Genetic control of the clinical manifestation of leprosy was investigated in 66 unrelated patients with leprosy and 8 multiplex families. In 32 lepromatous leprosy (LL) patients, both phenotype frequency of HLA-DR2 and haplotype frequency of HLA-B35-DR2-DQw1 were significantly increased. Our family data combined with other investigators' data showed that the distribution of shared HLA haplotypes differed significantly from the random distribution, thereby suggesting the existence of an HLA-linked major gene for lepromatous leprosy. To investigate the function of this major gene, the cellular mechanism of nonresponsiveness of LL that is strictly specific to Mycobacterium leprae (ML) antigen was analysed using panning technique and monoclonal antibodies. We have tested 30 LL patients for their suppressive activity of T8 cells on the T cell response to ML of tuberculoid leprosy (TT) patients. T8 cells from two LL patients abrogated the response of TT patients. None of LL patients tested showed proliferative response to ML antigen even when we removed the T8 cells from the culture. Therefore, we concluded that nonresponsiveness to ML antigen of LL patients in vitro was generated by the elimination of responding T cells. In the minor population of LL, T8 suppressor T cells were still active in peripheral blood. The T8 suppressor T cells might play some role in the elimination of responding T cells to ML antigen.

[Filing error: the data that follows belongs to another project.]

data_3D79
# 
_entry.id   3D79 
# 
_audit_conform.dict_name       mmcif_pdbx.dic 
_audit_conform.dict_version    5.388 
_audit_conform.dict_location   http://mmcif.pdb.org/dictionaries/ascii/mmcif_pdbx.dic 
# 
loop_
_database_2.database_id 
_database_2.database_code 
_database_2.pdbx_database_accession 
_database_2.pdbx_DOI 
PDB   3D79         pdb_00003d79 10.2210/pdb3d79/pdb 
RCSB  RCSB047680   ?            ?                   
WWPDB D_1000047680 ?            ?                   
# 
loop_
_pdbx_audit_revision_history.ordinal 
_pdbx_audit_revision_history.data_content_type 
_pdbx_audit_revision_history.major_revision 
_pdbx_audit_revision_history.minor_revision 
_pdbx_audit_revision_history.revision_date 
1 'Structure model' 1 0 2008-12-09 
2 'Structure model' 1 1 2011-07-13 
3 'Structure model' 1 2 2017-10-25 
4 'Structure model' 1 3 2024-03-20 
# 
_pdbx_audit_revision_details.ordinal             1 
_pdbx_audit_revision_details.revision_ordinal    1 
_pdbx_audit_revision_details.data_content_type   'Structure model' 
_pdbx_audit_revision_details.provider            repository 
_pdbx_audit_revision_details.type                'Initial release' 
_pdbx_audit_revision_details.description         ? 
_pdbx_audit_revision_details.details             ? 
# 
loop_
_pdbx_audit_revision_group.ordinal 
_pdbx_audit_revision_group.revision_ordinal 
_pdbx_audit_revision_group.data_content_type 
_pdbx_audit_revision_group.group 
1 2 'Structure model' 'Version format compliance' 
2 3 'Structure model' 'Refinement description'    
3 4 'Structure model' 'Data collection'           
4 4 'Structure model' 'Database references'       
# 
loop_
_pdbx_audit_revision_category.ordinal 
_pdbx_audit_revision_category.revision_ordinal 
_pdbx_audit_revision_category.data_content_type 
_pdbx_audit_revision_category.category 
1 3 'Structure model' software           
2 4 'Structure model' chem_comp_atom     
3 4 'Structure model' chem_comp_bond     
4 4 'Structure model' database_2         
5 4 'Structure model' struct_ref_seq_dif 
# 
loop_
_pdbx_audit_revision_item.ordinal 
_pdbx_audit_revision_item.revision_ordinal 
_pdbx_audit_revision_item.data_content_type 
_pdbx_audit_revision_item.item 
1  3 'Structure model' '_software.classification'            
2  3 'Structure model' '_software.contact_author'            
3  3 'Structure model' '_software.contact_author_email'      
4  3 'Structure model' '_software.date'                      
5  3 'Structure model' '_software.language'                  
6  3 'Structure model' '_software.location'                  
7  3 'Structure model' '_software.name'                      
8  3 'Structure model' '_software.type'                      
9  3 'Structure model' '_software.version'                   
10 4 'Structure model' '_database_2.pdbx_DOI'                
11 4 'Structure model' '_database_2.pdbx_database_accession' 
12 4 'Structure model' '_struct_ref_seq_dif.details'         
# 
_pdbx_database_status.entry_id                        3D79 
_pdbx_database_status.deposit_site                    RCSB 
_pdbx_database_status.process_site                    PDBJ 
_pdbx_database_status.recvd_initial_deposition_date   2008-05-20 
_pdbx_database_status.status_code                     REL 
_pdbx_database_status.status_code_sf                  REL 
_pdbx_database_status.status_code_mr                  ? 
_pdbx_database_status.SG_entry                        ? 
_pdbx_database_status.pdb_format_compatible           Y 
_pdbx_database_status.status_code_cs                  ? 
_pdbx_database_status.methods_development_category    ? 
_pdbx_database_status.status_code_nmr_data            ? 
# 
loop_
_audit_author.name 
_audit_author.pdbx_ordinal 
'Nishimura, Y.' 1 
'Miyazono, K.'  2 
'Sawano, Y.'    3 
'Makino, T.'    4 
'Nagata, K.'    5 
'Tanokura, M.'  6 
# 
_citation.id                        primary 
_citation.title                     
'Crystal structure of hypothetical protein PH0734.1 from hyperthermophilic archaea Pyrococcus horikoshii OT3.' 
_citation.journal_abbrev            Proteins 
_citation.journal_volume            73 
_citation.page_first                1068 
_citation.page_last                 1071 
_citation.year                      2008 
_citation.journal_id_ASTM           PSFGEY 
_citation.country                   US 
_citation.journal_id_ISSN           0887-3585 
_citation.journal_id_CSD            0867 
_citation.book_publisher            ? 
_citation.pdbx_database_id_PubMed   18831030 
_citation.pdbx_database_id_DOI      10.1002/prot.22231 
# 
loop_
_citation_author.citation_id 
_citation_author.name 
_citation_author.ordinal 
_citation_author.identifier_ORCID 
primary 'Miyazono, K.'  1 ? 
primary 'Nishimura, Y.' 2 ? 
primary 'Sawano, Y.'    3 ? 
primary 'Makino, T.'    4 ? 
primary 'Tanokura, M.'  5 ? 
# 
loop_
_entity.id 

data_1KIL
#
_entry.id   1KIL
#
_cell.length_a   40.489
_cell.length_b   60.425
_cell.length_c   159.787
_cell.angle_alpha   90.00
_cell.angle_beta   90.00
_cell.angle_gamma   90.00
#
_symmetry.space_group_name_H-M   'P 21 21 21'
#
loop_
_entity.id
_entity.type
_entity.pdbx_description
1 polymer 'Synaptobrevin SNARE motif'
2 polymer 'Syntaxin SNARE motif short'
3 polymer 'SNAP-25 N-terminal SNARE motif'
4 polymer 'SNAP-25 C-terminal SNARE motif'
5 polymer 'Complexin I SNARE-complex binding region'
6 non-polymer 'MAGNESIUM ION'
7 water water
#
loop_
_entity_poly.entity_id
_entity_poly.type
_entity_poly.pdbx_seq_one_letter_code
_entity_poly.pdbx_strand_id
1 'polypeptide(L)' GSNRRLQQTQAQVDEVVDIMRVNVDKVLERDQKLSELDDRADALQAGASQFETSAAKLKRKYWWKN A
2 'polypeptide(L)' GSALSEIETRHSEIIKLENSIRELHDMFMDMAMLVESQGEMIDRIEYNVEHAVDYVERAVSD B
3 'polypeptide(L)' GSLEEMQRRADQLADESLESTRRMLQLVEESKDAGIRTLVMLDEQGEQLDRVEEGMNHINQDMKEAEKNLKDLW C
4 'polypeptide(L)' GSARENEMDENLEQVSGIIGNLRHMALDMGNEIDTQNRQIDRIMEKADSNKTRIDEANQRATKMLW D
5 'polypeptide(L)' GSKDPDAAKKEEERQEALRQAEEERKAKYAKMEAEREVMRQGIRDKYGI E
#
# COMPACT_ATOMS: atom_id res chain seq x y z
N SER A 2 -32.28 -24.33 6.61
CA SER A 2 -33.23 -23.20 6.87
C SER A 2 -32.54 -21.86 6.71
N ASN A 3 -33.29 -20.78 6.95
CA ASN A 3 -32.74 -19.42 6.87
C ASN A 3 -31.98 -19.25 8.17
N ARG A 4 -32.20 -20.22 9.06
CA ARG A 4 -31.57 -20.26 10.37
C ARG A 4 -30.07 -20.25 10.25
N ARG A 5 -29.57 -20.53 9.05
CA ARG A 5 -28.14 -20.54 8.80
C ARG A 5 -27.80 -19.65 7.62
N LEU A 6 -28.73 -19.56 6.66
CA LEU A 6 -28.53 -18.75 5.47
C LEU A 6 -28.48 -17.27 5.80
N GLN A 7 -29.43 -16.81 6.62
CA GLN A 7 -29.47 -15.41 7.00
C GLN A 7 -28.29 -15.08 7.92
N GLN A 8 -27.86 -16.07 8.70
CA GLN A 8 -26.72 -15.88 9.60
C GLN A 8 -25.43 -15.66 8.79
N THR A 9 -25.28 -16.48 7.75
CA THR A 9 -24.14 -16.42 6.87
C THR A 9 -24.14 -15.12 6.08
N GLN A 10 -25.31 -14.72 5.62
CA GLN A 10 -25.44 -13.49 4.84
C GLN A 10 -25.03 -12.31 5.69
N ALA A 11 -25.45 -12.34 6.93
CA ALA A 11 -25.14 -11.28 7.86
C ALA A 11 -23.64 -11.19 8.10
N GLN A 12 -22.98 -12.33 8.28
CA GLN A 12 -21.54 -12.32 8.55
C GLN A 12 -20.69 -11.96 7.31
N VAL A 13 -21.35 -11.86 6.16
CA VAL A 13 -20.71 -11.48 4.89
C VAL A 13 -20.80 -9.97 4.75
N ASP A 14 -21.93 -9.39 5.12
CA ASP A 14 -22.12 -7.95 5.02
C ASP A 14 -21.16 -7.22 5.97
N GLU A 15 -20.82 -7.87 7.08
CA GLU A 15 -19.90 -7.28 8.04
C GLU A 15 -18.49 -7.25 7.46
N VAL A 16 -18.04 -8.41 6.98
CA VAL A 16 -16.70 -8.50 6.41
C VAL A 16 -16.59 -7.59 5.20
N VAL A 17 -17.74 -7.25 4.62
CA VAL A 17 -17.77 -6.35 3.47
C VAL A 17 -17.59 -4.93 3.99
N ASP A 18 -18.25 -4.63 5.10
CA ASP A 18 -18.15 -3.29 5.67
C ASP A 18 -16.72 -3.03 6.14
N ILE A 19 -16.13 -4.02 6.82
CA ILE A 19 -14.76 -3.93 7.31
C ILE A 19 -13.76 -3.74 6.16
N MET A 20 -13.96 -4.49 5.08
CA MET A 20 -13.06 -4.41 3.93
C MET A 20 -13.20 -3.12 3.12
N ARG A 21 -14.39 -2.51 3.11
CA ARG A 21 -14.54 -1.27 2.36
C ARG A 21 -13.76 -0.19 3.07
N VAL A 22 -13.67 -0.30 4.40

All Science Journal Classification (ASJC) codes
- Infectious Diseases